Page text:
“WDSD is observed on 21 March every year. On this day, people with Down syndrome and those who live and work with them throughout the world organize and participate in activities and events to raise public awareness and create a single global voice for advocating for the rights, inclusion and well-being of people with Down syndrome. “
As a parent of a young adult with Down syndrome, we as a family have always been very vocal and visible about including our daughter in every single activity and decision our family makes. When our daughter was born we had two pediatricians, the first one told us to give her up and put her in an institution because she would never amount to much. The second pediatrician told me, the way you treat her will be the way other people treat her. You can either put her away in a closet or she can be the most precious thing in your life. We chose to stay with the second doctor and his advice.
Throughout our journey we have had challenges and rewards, allies and naysayers, but we have held steady that our daughter should have the same opportunities as any other child as long as it didn’t take away another child’s opportunity or it was dangerous.
Adriana has participated in any number of activities just as any other kid her age. We did ballet lessons, Girl Scouts, Church activities, choir, band, school trips and competitions, special ed and general ed classes. We go out shopping and her friends from school say hi and talk to her. Her younger sister’s friends are also her friend’s and treat her like the young adult she is. She works and has friends at work. She has friends in the community and enjoys going out with them to the movies, bowling, restaurants and shopping.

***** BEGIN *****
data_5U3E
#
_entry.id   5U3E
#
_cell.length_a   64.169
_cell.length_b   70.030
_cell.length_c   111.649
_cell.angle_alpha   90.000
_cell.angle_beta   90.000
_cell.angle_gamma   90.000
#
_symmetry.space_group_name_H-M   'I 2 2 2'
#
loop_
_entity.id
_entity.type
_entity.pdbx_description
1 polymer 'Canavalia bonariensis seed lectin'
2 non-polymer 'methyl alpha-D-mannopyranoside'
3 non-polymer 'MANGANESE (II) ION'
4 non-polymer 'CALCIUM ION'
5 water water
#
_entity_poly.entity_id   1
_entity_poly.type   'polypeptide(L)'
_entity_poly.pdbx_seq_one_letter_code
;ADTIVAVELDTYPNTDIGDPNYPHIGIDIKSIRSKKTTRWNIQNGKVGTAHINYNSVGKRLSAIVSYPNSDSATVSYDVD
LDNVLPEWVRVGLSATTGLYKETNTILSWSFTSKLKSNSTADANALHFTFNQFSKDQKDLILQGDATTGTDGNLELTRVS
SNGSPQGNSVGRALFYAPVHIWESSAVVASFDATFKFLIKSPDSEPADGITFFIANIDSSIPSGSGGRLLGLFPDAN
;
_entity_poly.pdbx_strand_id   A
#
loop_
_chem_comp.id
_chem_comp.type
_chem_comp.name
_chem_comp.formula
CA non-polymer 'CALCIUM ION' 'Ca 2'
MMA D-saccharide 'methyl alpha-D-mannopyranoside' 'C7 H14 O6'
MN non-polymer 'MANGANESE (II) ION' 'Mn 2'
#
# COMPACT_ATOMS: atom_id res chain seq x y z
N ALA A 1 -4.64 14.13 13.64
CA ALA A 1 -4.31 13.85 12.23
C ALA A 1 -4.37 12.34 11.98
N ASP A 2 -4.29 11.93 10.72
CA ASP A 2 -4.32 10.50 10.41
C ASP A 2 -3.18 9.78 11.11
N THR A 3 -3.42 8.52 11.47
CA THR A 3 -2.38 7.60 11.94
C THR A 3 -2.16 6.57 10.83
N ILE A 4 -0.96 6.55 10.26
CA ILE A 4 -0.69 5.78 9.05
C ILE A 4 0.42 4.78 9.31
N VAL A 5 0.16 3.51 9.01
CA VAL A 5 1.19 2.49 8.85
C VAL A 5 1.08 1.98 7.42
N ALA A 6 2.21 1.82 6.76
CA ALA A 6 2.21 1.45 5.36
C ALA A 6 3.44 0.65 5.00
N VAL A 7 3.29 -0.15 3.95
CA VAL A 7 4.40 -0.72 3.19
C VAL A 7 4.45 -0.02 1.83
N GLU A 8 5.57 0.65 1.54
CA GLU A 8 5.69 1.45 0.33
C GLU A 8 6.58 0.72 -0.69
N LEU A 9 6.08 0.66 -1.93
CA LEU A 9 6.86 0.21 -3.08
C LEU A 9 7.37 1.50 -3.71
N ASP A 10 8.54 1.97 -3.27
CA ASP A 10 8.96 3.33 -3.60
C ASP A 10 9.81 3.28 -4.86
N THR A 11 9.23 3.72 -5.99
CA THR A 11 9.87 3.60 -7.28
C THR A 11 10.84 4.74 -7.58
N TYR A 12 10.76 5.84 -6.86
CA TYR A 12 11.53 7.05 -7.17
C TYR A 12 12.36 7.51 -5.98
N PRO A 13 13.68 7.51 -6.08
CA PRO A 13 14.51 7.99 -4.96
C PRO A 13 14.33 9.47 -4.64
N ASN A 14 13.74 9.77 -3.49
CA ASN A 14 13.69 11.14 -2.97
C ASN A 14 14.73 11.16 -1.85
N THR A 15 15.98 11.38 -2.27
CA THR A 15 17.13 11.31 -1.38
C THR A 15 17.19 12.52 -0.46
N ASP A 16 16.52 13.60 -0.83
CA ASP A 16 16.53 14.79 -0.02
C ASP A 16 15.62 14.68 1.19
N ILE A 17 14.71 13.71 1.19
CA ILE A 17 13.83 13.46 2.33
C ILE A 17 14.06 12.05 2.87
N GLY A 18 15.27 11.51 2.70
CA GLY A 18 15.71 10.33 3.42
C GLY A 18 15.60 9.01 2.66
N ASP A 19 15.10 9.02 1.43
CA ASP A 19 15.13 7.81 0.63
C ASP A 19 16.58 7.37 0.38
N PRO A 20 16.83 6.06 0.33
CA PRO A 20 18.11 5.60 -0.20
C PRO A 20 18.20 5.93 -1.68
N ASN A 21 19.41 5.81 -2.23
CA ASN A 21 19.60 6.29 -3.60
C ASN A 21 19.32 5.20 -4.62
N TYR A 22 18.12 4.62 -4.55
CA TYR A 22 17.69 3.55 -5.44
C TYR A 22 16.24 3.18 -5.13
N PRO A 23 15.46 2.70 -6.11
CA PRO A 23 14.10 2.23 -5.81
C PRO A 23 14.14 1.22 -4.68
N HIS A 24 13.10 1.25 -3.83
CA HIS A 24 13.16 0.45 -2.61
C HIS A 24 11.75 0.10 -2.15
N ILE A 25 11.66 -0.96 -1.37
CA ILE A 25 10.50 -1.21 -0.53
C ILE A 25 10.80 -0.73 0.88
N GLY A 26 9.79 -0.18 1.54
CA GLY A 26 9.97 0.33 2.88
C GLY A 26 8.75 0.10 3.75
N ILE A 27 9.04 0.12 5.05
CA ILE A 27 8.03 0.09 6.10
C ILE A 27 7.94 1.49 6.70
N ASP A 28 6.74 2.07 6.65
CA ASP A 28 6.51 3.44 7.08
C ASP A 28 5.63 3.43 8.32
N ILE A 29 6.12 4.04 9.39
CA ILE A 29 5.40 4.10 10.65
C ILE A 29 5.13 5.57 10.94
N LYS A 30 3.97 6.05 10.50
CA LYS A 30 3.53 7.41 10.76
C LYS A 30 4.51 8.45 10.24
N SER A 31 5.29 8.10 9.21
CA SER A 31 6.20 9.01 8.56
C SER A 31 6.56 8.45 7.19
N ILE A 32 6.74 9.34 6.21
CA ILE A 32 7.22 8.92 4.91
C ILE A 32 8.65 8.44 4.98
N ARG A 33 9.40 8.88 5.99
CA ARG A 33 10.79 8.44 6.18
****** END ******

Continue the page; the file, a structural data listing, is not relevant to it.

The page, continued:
In our adventures, we have worked hard to provide the following for all our children:
Like my husband says: “we have provided these things since day one and will continue to do so.” And in trying to provide those to her, I have learned about the laws (her rights), I have learned about education, medicine, her rights as a patient, her rights as a citizen. We have been fortunate to find friends that have taken our child into their hearts. She loves these ladies so much she calls them Mama Karen, Mama Lisa and Mama Liz., not to mention Ms Helen and our dear friend Janice.
I have had the opportunity to travel in the US and abroad to provide workshops for parents of individuals with disabilities. My daughter has traveled with me and my co-workers and worked as a volunteer during these trips. It has been heartwarming to watch her talk to parents and professionals and hear her share her stories of being in school, having friends, and going to watch her sister play in the marching band, going to football games, and having a job. I have appreciated the parents coming to me and saying thank you for bringing her to the workshop, thanking me for showing what the future could be for their child and for living what I teach. That last comment always hits me, since as a parent I always have doubts that I am doing what I set out to do.
Adriana is the one who chose me to be her advocate when she was born. I have loved every minute she has allowed me to be here for her.
For more information on activities regarding World Down Syndrome Day please visit the following sites: